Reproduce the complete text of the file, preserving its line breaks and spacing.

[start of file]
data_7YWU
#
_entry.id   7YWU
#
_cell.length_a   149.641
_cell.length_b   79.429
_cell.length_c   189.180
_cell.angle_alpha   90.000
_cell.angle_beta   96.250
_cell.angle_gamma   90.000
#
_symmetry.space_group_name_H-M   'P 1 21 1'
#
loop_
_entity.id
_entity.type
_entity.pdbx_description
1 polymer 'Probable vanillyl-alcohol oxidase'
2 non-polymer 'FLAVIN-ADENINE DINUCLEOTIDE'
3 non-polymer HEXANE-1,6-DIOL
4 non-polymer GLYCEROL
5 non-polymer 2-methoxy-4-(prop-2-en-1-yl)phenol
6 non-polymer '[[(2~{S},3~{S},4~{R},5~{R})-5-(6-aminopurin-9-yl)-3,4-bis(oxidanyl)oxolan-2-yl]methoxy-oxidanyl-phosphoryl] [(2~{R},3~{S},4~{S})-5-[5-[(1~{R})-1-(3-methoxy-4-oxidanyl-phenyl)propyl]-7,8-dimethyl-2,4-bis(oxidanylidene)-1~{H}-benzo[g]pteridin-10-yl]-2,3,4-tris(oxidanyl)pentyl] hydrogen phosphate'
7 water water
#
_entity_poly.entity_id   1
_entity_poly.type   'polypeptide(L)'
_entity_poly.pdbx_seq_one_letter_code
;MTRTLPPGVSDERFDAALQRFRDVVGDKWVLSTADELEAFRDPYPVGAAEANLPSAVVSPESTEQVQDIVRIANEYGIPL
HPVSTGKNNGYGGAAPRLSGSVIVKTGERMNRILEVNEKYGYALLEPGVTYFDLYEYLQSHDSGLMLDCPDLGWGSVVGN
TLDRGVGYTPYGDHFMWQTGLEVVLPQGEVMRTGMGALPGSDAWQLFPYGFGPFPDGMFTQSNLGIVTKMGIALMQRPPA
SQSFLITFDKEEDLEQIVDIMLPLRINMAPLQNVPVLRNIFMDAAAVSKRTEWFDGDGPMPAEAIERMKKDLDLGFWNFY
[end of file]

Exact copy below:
data_7YWU
#
_entry.id   7YWU
#
_cell.length_a   149.641
_cell.length_b   79.429
_cell.length_c   189.180
_cell.angle_alpha   90.000
_cell.angle_beta   96.250
_cell.angle_gamma   90.000
#
_symmetry.space_group_name_H-M   'P 1 21 1'
#
loop_
_entity.id
_entity.type
_entity.pdbx_description
1 polymer 'Probable vanillyl-alcohol oxidase'
2 non-polymer 'FLAVIN-ADENINE DINUCLEOTIDE'
3 non-polymer HEXANE-1,6-DIOL
4 non-polymer GLYCEROL
5 non-polymer 2-methoxy-4-(prop-2-en-1-yl)phenol
6 non-polymer '[[(2~{S},3~{S},4~{R},5~{R})-5-(6-aminopurin-9-yl)-3,4-bis(oxidanyl)oxolan-2-yl]methoxy-oxidanyl-phosphoryl] [(2~{R},3~{S},4~{S})-5-[5-[(1~{R})-1-(3-methoxy-4-oxidanyl-phenyl)propyl]-7,8-dimethyl-2,4-bis(oxidanylidene)-1~{H}-benzo[g]pteridin-10-yl]-2,3,4-tris(oxidanyl)pentyl] hydrogen phosphate'
7 water water
#
_entity_poly.entity_id   1
_entity_poly.type   'polypeptide(L)'
_entity_poly.pdbx_seq_one_letter_code
;MTRTLPPGVSDERFDAALQRFRDVVGDKWVLSTADELEAFRDPYPVGAAEANLPSAVVSPESTEQVQDIVRIANEYGIPL
HPVSTGKNNGYGGAAPRLSGSVIVKTGERMNRILEVNEKYGYALLEPGVTYFDLYEYLQSHDSGLMLDCPDLGWGSVVGN
TLDRGVGYTPYGDHFMWQTGLEVVLPQGEVMRTGMGALPGSDAWQLFPYGFGPFPDGMFTQSNLGIVTKMGIALMQRPPA
SQSFLITFDKEEDLEQIVDIMLPLRINMAPLQNVPVLRNIFMDAAAVSKRTEWFDGDGPMPAEAIERMKKDLDLGFWNFY